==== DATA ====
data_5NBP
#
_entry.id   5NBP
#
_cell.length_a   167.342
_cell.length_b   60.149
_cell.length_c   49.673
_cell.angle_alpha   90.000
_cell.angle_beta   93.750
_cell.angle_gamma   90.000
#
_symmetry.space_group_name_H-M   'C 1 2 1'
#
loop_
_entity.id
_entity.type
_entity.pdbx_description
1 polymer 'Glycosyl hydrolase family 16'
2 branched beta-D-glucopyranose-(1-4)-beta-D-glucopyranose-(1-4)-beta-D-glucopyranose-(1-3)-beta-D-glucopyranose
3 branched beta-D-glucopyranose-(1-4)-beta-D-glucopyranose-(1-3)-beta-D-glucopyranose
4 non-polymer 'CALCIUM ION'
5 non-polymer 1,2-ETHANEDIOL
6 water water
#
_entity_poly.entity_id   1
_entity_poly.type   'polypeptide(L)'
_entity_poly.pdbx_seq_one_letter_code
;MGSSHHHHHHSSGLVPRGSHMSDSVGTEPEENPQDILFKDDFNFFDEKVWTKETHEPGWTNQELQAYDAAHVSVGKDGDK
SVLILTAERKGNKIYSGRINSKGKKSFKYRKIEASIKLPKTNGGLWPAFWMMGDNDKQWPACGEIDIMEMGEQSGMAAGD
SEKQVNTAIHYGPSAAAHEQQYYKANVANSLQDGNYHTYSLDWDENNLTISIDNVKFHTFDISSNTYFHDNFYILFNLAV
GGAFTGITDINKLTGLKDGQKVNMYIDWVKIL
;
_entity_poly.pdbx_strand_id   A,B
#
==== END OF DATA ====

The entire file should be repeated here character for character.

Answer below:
data_5NBP
#
_entry.id   5NBP
#
_cell.length_a   167.342
_cell.length_b   60.149
_cell.length_c   49.673
_cell.angle_alpha   90.000
_cell.angle_beta   93.750
_cell.angle_gamma   90.000
#
_symmetry.space_group_name_H-M   'C 1 2 1'
#
loop_
_entity.id
_entity.type
_entity.pdbx_description
1 polymer 'Glycosyl hydrolase family 16'
2 branched beta-D-glucopyranose-(1-4)-beta-D-glucopyranose-(1-4)-beta-D-glucopyranose-(1-3)-beta-D-glucopyranose
3 branched beta-D-glucopyranose-(1-4)-beta-D-glucopyranose-(1-3)-beta-D-glucopyranose
4 non-polymer 'CALCIUM ION'
5 non-polymer 1,2-ETHANEDIOL
6 water water
#
_entity_poly.entity_id   1
_entity_poly.type   'polypeptide(L)'
_entity_poly.pdbx_seq_one_letter_code
;MGSSHHHHHHSSGLVPRGSHMSDSVGTEPEENPQDILFKDDFNFFDEKVWTKETHEPGWTNQELQAYDAAHVSVGKDGDK
SVLILTAERKGNKIYSGRINSKGKKSFKYRKIEASIKLPKTNGGLWPAFWMMGDNDKQWPACGEIDIMEMGEQSGMAAGD
SEKQVNTAIHYGPSAAAHEQQYYKANVANSLQDGNYHTYSLDWDENNLTISIDNVKFHTFDISSNTYFHDNFYILFNLAV
GGAFTGITDINKLTGLKDGQKVNMYIDWVKIL
;
_entity_poly.pdbx_strand_id   A,B
#